Europe

Tycoon Sanjeev Gupta’s Liberty Steel UK plans to restart steelmaking next week and continues to seek new funding after its main financial backer Greensill Capital went into insolvency, it said on Monday, Reuters reported. Gupta’s conglomerate GFG Alliance said earlier this month it was in talks with administrators of Greensill over a standstill agreement. On Monday GFG said those negotiations were ongoing and also said that Liberty Steel was still seeking support from the UK government.
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British ministers have rejected a request from mining magnate Sanjeev Gupta for a 170 million pound ($234.36 million) emergency loan to prevent his group, GFG Alliance, from collapsing, the Financial Times reported on Sunday. GFG, a holding company for Gupta’s assets, was the biggest recipient of financing from Greensill, a British financing company, which filed for insolvency earlier in March. The British government wrote back to Gupta formally rejecting the request last week due to multiple concerns.
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Airbus SE said its core banks have stepped in to provide vital financing to suppliers following the collapse of Greensill Capital, Bloomberg News reported. Lenders including Societe Generale SA are ensuring that prompt payments continue after the insolvency of the London-based firm, which Airbus says had acted as a broker for short term supply-chain financing. “This platform is now up and running and no suppliers have been disrupted,” Justin Dubon, a spokesman for the planemaker, said on Thursday.

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High Street photographic equipment chain Jessops has filed a notice to appoint administrators, BBC.com reported. The camera retailer, which employs 120 staff and has 17 stores, is owned by Dragons' Den star Peter Jones. Jessops said it had hired advisors FRP to help it restructure the business, severely impacted by the pandemic. The notice of intent provides the business with protection for 10 days from existing or pending creditor claims. The retailer said it planned to continue to trade when lockdown restrictions lift in April.
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Germany’s Finance Ministry gave explicit backing in 2019 to financial regulator BaFin’s controversial approach to fraud accusations at Wirecard AG, raising questions about its role in one of the biggest corporate scandals in recent history, Bloomberg News reported. In a March 2019 phone call, Deputy Finance Minister Joerg Kukies gave the head of BaFin, Felix Hufeld, broad support for his efforts to investigate the allegations, according to briefing documents for a parliamentary hearing on Wirecard seen by Bloomberg.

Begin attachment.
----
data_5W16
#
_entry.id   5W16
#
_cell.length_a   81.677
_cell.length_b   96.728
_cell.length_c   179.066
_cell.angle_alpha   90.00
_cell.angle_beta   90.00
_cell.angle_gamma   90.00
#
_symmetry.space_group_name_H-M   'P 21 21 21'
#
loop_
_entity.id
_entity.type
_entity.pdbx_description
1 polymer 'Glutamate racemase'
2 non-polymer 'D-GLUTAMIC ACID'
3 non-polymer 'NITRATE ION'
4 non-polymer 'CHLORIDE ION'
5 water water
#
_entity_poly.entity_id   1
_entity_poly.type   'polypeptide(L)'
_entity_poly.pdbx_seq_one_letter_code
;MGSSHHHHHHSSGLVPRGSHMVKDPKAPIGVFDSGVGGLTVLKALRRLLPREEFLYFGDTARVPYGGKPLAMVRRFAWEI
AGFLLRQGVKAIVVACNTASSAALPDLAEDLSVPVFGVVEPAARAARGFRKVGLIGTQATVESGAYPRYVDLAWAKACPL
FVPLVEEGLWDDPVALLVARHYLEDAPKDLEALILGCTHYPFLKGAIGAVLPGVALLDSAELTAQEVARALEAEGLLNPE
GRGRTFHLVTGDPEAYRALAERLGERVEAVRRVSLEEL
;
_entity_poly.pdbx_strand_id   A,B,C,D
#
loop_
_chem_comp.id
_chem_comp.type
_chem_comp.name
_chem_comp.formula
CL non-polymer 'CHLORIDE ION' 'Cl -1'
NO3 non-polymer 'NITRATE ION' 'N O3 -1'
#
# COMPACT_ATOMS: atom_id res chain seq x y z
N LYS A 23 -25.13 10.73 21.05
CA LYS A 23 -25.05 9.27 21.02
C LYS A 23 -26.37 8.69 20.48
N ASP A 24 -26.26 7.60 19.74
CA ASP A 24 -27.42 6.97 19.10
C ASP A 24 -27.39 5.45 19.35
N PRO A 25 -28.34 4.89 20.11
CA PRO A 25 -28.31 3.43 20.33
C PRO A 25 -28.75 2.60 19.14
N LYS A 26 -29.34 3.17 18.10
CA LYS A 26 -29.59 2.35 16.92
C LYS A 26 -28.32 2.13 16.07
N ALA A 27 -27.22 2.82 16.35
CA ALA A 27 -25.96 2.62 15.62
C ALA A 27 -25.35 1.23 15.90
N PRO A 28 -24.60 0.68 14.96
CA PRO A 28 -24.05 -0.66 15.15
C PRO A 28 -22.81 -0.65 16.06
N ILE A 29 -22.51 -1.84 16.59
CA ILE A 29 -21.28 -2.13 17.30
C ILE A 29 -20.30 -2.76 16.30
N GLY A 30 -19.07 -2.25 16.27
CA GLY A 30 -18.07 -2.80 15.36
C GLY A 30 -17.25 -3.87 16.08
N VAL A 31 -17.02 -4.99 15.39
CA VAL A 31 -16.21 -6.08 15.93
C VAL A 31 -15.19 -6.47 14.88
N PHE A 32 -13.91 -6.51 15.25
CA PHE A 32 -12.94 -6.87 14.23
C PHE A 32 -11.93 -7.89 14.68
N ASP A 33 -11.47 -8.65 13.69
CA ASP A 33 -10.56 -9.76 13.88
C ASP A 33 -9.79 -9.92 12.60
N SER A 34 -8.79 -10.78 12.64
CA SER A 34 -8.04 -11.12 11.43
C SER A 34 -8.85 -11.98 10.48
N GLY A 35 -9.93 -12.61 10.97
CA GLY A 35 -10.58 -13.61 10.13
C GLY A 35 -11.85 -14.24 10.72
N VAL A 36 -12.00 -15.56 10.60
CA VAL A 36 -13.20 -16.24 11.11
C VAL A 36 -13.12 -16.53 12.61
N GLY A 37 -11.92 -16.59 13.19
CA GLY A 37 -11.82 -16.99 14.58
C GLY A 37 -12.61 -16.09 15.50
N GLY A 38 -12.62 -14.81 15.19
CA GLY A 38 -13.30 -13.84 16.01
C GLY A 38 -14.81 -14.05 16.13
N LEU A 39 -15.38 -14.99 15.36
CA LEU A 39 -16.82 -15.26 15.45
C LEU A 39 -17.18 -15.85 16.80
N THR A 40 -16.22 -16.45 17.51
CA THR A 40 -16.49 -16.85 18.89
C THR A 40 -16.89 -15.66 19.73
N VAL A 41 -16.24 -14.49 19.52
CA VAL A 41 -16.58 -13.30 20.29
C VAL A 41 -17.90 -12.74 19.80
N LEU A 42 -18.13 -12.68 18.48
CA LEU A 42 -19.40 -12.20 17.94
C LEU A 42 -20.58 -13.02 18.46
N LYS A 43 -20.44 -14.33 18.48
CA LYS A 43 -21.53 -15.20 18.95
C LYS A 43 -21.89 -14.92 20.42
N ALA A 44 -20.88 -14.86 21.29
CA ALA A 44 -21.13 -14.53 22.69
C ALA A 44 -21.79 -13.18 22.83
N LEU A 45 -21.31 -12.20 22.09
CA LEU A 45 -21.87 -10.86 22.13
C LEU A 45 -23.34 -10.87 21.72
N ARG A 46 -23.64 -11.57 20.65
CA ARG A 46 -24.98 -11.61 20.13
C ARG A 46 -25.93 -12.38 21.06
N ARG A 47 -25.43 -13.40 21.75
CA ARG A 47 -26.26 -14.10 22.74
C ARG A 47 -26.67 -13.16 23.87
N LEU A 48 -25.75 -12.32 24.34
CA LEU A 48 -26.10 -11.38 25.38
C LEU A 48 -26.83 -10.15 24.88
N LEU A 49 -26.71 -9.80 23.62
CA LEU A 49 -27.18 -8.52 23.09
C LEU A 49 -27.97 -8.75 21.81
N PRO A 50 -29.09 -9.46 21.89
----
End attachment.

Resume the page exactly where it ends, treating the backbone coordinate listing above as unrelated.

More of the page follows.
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The European Central Bank cut interest rates to below zero years ago to reignite the continent’s frail economy in the midst of a sovereign-debt crisis. The negative rates helped everyone get cheap financing, from governments to small companies. It gave an incentive to households to borrow and spend. And it broke the basic rule of credit, allowing banks to owe money to borrowers, the Wall Street Journal reported. After the ECB cut interest rates to below zero in 2014, economies in the eurozone improved and expectations were that rates would rise in a few years.
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On the first day of a two-day hearing at the Competition Appeal Tribunal (CAT), a Mastercard lawyer said that common law did not assume that interest would accrue on a compound basis on such claims, Reuters reported. “The law is not the same as economic theory,” he said. “In most cases, simple interest is going to be perfectly adequate as a means of compensation.” Former financial ombudsman Walter Merricks, who is leading the claim, alleges that Mastercard overcharged almost 60 million people in Britain - including about 14 million people now deceased - over nearly 16 years.
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London Stock Exchange Group Plc is tapping the U.S. high-grade bond market for $4.5 billion to help refinance debt it took on related to its acquisition of Refinitiv Holdings Ltd., Bloomberg News reported. The company is selling bonds in five parts. The longest portion of the offering, a 20-year security, may yield about 100 basis points over Treasuries. The exchange will use the funds to refinance debt incurred in connection with its $27 billion purchase of Refinitiv that was completed earlier this year.
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Cineworld will ask shareholders to approve an increase in its debt ceiling next month after the pandemic-stricken cinema group plunged to a $3 billion loss last year, Reuters reported. The Regal Cinemas owner, forced by coronavirus lockdowns to shut most of its almost 800 theatres in October and temporarily lay off about 45,000 staff, sunk to its first pretax loss as a listed company last year, after a $212.3 million profit in 2019. Its shares tumbled 9% to 94 pence in early Thursday trading, the worst performance on the UK mid-cap index. The group, which is set to reopen its U.S.
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Ulster Bank has been fined a record €37.8 million by the Central Bank for its role in the State’s tracker mortgage scandal, which saw the lender devise “deliberate” strategies to shift borrowers off cheap mortgages during the financial crisis and only rectify matters for those that complained, the Irish Times reported. Borrowers lost 43 properties as a result of overcharging as they were denied their entitlement to a low-cost mortgage linked to the European Central Bank’s main rate, the Central Bank said in a statement on Thursday. Family homes accounted for 29 of these cases.
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